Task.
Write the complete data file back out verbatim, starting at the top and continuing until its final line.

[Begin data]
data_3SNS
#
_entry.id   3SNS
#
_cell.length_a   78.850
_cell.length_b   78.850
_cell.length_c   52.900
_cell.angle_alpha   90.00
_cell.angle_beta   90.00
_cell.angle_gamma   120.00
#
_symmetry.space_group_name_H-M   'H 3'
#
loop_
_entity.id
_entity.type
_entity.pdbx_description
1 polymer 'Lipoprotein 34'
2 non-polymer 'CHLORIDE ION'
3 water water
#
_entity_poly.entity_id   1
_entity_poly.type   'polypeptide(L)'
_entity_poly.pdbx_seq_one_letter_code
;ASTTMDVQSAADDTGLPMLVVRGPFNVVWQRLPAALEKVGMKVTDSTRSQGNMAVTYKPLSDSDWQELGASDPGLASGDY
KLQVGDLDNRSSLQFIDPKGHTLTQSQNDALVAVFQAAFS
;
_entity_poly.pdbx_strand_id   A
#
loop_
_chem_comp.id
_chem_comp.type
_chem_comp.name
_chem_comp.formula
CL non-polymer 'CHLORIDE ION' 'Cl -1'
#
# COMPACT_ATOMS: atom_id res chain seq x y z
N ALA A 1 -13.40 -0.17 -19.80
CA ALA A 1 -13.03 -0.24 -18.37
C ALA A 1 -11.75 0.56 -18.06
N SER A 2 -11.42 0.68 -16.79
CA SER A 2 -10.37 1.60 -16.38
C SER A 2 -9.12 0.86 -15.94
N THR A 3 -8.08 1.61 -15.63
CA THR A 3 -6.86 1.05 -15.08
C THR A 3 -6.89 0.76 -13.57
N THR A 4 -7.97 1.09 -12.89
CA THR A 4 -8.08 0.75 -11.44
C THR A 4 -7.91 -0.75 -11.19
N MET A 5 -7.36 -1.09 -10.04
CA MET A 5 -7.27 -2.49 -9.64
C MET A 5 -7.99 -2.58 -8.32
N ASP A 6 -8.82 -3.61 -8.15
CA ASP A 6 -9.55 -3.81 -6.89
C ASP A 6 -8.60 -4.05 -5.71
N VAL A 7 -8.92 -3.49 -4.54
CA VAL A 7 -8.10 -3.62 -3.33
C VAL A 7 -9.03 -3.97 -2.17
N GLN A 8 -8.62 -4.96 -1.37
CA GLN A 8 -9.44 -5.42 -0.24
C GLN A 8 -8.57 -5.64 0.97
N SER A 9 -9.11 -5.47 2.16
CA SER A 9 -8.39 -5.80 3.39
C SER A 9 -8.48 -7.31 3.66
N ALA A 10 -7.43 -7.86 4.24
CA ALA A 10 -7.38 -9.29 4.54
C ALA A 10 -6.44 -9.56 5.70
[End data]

data_3SNS
#
_entry.id   3SNS
#
_cell.length_a   78.850
_cell.length_b   78.850
_cell.length_c   52.900
_cell.angle_alpha   90.00
_cell.angle_beta   90.00
_cell.angle_gamma   120.00
#
_symmetry.space_group_name_H-M   'H 3'
#
loop_
_entity.id
_entity.type
_entity.pdbx_description
1 polymer 'Lipoprotein 34'
2 non-polymer 'CHLORIDE ION'
3 water water
#
_entity_poly.entity_id   1
_entity_poly.type   'polypeptide(L)'
_entity_poly.pdbx_seq_one_letter_code
;ASTTMDVQSAADDTGLPMLVVRGPFNVVWQRLPAALEKVGMKVTDSTRSQGNMAVTYKPLSDSDWQELGASDPGLASGDY
KLQVGDLDNRSSLQFIDPKGHTLTQSQNDALVAVFQAAFS
;
_entity_poly.pdbx_strand_id   A
#
loop_
_chem_comp.id
_chem_comp.type
_chem_comp.name
_chem_comp.formula
CL non-polymer 'CHLORIDE ION' 'Cl -1'
#
# COMPACT_ATOMS: atom_id res chain seq x y z
N ALA A 1 -13.40 -0.17 -19.80
CA ALA A 1 -13.03 -0.24 -18.37
C ALA A 1 -11.75 0.56 -18.06
N SER A 2 -11.42 0.68 -16.79
CA SER A 2 -10.37 1.60 -16.38
C SER A 2 -9.12 0.86 -15.94
N THR A 3 -8.08 1.61 -15.63
CA THR A 3 -6.86 1.05 -15.08
C THR A 3 -6.89 0.76 -13.57
N THR A 4 -7.97 1.09 -12.89
CA THR A 4 -8.08 0.75 -11.44
C THR A 4 -7.91 -0.75 -11.19
N MET A 5 -7.36 -1.09 -10.04
CA MET A 5 -7.27 -2.49 -9.64
C MET A 5 -7.99 -2.58 -8.32
N ASP A 6 -8.82 -3.61 -8.15
CA ASP A 6 -9.55 -3.81 -6.89
C ASP A 6 -8.60 -4.05 -5.71
N VAL A 7 -8.92 -3.49 -4.54
CA VAL A 7 -8.10 -3.62 -3.33
C VAL A 7 -9.03 -3.97 -2.17
N GLN A 8 -8.62 -4.96 -1.37
CA GLN A 8 -9.44 -5.42 -0.24
C GLN A 8 -8.57 -5.64 0.97
N SER A 9 -9.11 -5.47 2.16
CA SER A 9 -8.39 -5.80 3.39
C SER A 9 -8.48 -7.31 3.66
N ALA A 10 -7.43 -7.86 4.24
CA ALA A 10 -7.38 -9.29 4.54
C ALA A 10 -6.44 -9.56 5.70